By Alex Dalenberg

March 29, 2013

In my other life as a business and tech writer, I spend a lot of time talking to, networking with and thinking about startups. Lately I’ve been pondering how the humanities and social sciences can harness the entrepreneurial energy coming out of the startup scene.

It’s going to be a heavy lift. A lot of ink-and-paper creatives and old school academy types are code-phobic. And then there is the not so small matter of getting paid.

But I was excited to see this Los Angeles-based literature startup: Small Demons, a literary search engine that allows users to discover new books through common themes, characters, locations and other elements. Small Demons calls these interconnecting links the “Storyverse”. 

Think of it as a kind of Pandora for readers in that its algorithms attempt to help you discover new reads to fit your tastes.

Small Demons is starting out small. Founder Valla Vakili told The New York Times in February that the site’s revenue is negligible. But the company has inked content deals with five of the big six publishers, including Penguin.

What you’re seeing here is a fairly classic startup strategy: build up as big a user base as possible and hope it scales. In this case, my guess is that would be through a mix of ads and commissions on referrals from the site. 

At any rate, we caught up with Small Demons founder Valla Vakili via email. Here’s what he had to say.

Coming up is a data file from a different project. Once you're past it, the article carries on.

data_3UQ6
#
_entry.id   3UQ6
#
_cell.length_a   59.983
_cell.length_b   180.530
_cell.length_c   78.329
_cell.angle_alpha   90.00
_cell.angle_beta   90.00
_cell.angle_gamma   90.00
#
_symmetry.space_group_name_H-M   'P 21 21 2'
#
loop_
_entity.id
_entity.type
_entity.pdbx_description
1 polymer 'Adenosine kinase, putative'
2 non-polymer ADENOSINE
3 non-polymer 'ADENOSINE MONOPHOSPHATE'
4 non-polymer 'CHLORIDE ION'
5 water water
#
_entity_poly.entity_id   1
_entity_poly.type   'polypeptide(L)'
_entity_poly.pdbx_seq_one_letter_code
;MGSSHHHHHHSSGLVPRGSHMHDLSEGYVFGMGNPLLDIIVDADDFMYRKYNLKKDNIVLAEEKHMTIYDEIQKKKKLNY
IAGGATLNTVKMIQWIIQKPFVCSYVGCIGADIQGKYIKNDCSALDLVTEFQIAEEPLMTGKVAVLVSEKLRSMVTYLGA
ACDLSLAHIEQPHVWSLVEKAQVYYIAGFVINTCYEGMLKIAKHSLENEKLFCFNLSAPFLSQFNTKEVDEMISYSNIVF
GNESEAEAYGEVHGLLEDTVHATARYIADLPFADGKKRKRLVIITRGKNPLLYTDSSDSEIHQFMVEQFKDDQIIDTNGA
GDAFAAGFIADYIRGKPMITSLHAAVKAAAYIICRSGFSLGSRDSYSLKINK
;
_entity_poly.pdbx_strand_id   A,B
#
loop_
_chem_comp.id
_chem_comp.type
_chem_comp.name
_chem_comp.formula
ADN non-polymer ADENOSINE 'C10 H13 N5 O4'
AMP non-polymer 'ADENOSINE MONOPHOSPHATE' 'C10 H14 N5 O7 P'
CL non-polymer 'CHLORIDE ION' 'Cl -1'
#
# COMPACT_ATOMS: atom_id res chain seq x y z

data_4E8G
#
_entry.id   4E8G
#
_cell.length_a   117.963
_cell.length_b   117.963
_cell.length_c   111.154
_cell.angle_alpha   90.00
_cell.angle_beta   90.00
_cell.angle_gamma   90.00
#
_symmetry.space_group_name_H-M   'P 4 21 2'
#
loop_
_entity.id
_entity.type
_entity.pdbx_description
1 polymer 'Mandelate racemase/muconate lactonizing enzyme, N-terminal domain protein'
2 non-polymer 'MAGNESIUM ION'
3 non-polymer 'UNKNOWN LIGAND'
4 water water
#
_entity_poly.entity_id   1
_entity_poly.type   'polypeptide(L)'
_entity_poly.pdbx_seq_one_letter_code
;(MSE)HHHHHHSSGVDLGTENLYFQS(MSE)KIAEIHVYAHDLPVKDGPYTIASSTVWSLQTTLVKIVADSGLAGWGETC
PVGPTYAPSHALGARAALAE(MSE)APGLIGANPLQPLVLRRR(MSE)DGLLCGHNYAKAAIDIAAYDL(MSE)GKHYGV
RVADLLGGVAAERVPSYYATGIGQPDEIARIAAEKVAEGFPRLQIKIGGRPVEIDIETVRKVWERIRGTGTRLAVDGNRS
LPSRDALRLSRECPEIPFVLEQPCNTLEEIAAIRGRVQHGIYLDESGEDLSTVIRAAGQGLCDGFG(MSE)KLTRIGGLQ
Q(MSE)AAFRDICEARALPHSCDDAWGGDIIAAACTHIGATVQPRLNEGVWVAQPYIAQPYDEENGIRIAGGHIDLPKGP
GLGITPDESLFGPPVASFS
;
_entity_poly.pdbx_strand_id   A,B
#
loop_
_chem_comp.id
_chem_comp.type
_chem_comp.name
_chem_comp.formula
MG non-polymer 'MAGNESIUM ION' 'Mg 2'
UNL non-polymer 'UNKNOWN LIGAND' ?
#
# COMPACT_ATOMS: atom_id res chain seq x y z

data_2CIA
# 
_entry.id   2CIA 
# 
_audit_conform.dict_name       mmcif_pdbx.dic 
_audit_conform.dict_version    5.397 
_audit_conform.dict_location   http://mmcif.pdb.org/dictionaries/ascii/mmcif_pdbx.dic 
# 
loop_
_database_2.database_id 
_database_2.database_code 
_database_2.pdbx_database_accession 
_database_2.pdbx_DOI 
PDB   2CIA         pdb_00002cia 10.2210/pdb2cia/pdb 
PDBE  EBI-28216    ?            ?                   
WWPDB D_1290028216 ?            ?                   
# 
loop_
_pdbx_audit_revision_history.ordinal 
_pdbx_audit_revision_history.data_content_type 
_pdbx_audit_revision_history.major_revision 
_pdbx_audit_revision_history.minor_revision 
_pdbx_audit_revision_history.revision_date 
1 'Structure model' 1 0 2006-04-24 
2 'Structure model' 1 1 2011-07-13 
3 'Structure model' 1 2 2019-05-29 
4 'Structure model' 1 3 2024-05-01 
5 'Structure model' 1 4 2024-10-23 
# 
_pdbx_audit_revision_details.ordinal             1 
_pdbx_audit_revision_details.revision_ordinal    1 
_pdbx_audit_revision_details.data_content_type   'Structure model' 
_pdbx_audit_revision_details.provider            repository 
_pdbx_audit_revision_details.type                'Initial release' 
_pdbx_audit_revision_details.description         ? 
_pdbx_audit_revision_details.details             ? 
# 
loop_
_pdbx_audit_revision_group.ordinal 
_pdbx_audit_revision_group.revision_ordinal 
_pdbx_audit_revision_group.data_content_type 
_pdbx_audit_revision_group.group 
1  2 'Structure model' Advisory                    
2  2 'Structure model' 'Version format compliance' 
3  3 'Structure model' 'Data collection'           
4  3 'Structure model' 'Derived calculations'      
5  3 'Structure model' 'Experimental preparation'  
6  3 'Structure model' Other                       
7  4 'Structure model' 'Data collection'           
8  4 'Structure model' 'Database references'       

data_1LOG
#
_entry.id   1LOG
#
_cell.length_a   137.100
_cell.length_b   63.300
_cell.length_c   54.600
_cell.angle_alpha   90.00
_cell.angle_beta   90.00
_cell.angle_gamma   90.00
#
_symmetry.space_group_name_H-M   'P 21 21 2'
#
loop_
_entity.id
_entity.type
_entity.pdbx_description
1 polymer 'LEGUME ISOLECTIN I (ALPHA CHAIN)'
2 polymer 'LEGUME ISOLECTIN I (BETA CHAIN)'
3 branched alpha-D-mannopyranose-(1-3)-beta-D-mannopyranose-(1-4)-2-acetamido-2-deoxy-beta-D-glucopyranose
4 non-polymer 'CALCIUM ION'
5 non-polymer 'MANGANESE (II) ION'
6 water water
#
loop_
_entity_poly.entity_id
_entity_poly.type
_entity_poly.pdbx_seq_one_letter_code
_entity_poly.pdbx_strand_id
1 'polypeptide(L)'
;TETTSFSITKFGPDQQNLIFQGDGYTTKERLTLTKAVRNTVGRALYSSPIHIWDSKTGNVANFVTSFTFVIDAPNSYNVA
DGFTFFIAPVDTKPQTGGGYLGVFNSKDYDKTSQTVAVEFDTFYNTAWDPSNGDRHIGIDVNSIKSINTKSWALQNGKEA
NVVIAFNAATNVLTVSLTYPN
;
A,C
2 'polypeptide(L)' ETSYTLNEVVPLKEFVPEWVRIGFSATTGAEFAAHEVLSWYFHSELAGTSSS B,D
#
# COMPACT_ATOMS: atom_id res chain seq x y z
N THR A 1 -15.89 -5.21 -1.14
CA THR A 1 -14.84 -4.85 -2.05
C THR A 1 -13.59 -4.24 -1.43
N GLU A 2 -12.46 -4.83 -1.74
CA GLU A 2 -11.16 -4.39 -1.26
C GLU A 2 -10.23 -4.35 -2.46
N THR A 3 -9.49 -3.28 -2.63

How does Small Demons differ from book recommendations generated by Amazon and other ecommerce platforms?

Amazon and other ecommerce platforms typically draw recommendations from behavior— what you and other users like you have bought, what you’ve rated, your past viewing history, things like that. On Small Demons, context drives discovery. Whether a user is a fan of a book or author, or comes to the site via another interest point, we use that starting point—your favorite book, author, city, band, or more — to show you all the books connected to it. The data we draw on at Small Demons comes from the book itself — mining the text for references to other cultural products, and making those easily accessible to users.

Where does all the data come from? Is It just a matter of searching the text?

We index the full text of books to search for references for interesting people, places and things (ex., music, movies, fashion, food). We use the context that the reference appears in to surface the person, place or thing on our site — you’ll see for every reference mentioned in a book, we have a snippet of text associated with it to provide its context. We’ve done a lot of fine tuning to improve the accuracy of the indexing based on the categories that matter to us (for ex., media topics in things).

How much data about books actually is digital?

Tons of data about books is digital and tons more are becoming so. There are many efforts here — publishers converting their print books to ebooks; libraries digitizing their collections (worldwide), Google’s scanning projects. So in a lot of ways the texts of books are becoming more and more digital. What lags is the metadata — good, consistent metadata that describes a book and its context. There are a lot of companies that focus on the first part of that—basic metadata that describes a book (author, title, year of publication, publisher). There are fewer who’ve made serious progress on the context side, and that’s really our focus at Small Demons.